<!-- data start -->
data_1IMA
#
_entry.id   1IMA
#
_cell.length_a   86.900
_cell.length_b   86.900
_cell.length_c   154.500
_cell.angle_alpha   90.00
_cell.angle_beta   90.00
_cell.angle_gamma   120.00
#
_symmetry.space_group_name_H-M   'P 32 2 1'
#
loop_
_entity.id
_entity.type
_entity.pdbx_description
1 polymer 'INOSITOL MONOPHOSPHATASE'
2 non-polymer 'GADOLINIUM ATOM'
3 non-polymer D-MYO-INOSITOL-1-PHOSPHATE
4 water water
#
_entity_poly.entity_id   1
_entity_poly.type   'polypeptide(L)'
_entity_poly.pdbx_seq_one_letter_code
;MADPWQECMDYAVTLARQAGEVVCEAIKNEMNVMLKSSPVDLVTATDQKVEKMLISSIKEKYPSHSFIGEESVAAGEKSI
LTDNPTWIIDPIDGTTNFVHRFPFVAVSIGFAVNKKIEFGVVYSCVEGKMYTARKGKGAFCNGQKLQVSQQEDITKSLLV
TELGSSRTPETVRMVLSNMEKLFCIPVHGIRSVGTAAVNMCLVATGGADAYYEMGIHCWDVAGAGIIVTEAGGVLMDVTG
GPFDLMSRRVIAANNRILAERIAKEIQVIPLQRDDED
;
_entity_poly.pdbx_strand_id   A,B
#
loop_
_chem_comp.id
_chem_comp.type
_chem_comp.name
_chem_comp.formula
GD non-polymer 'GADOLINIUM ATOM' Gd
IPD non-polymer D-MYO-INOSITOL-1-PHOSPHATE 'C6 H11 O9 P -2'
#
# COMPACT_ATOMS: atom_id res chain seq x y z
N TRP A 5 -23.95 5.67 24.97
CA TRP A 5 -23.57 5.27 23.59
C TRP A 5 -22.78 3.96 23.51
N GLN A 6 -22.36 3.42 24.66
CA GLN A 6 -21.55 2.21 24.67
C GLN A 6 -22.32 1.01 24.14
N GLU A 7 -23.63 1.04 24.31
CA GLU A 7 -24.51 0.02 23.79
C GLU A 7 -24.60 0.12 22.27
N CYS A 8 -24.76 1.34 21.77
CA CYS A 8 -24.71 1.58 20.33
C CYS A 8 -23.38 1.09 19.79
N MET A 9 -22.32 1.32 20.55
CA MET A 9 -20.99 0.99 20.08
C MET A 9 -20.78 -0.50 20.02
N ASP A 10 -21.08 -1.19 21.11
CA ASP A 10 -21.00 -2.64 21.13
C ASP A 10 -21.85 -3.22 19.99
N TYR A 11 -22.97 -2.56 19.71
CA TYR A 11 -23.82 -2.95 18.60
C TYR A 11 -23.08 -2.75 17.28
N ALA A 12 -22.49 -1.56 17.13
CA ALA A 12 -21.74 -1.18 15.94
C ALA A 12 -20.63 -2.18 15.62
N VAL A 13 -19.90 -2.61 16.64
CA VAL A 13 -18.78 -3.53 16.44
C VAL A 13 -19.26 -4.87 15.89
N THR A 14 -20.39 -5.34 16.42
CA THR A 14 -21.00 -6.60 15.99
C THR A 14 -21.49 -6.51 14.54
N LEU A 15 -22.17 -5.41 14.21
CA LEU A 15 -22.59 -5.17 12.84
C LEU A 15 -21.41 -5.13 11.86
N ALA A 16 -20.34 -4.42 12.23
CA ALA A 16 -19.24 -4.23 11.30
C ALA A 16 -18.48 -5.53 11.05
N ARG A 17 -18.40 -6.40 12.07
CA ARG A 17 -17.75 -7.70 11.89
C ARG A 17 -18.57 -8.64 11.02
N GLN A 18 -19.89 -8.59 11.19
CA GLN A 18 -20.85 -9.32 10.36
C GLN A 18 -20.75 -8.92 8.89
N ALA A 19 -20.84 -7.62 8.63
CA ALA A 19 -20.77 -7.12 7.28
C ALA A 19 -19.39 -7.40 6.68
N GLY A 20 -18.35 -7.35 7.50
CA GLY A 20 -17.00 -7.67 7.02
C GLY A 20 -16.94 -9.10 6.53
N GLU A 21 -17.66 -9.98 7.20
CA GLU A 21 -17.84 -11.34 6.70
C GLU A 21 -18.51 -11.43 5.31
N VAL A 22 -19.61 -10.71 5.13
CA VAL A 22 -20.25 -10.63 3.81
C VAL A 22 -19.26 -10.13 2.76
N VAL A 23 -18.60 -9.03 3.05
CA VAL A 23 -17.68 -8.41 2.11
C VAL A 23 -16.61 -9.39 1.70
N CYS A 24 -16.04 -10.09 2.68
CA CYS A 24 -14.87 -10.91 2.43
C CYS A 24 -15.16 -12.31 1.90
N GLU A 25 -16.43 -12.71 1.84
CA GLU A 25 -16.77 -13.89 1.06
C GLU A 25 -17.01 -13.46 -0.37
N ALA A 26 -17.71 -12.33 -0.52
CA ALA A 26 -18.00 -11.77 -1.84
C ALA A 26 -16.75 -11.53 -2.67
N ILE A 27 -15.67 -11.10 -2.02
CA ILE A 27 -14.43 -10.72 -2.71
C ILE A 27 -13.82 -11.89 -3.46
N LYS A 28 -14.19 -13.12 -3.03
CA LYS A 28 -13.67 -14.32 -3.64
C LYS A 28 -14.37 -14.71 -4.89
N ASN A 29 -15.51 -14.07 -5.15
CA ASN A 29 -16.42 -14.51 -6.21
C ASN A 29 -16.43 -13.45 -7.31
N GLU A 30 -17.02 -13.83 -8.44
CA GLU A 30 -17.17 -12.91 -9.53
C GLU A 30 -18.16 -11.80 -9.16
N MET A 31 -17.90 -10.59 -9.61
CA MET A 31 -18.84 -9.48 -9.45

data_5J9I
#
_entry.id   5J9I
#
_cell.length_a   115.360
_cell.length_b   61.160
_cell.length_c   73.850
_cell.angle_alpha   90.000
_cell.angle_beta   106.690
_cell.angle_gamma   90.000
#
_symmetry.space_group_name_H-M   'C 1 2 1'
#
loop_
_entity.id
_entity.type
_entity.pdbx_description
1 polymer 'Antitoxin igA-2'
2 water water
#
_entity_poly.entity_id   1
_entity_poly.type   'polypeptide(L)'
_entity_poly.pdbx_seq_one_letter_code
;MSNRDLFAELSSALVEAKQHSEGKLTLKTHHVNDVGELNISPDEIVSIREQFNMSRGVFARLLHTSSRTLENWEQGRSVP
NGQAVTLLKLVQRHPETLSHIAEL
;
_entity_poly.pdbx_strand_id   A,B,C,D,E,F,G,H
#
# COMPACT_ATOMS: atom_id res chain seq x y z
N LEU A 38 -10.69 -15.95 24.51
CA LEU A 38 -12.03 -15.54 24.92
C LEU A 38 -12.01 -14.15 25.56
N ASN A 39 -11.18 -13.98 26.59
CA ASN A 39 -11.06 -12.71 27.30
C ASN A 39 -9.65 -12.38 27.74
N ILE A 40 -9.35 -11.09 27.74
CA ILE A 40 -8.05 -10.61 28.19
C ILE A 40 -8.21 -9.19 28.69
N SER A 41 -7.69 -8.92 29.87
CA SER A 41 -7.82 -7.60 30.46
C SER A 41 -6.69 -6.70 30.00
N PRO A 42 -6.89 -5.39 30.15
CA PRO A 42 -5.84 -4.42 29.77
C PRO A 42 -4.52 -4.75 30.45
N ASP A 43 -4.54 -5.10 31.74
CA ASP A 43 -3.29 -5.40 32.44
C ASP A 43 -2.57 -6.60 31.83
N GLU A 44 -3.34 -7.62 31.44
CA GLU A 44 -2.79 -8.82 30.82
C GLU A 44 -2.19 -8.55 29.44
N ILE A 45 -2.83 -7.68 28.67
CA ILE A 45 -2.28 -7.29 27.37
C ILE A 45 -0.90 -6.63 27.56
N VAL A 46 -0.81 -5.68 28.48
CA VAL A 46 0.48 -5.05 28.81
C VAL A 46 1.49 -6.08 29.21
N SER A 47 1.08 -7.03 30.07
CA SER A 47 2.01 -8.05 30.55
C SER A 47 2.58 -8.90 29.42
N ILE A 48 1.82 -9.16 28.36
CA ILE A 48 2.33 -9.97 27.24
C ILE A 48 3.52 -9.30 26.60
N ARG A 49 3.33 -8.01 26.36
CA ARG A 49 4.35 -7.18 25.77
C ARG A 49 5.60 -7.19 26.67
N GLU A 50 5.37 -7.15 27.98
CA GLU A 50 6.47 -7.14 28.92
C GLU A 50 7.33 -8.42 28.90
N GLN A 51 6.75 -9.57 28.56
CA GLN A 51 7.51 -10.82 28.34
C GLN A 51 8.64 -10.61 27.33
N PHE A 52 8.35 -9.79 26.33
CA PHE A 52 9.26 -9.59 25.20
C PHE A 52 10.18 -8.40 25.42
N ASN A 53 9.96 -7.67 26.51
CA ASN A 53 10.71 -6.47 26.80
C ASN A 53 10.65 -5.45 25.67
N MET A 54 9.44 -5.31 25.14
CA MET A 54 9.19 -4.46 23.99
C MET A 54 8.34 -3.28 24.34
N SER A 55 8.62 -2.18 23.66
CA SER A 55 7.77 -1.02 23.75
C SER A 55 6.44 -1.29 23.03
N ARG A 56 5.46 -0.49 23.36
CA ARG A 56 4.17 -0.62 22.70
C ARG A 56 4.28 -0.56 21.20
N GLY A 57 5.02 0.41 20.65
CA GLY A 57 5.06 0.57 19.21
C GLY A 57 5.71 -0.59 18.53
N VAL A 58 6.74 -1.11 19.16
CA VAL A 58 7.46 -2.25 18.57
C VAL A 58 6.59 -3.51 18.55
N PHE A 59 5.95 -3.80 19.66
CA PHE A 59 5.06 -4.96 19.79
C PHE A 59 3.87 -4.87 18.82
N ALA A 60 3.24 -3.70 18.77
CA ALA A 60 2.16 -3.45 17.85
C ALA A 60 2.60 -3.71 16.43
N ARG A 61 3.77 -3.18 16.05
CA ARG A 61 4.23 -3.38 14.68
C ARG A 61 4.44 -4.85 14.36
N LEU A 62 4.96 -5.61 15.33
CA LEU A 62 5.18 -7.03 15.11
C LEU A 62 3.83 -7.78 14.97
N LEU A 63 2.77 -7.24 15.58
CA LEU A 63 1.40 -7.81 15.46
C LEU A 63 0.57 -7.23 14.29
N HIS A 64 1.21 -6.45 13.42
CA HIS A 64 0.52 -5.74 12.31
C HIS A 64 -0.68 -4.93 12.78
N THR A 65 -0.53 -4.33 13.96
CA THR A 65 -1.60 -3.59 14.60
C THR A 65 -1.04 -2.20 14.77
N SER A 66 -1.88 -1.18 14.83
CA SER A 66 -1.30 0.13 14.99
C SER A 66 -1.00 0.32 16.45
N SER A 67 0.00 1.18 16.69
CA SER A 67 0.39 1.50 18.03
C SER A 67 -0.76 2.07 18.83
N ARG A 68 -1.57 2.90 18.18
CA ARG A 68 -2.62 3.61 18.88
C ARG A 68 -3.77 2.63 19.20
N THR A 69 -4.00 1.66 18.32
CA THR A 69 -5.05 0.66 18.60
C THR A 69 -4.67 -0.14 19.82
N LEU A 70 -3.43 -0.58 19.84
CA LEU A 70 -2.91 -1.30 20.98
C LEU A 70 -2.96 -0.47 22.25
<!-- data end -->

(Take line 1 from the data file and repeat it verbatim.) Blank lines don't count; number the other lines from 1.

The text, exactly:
data_1IMA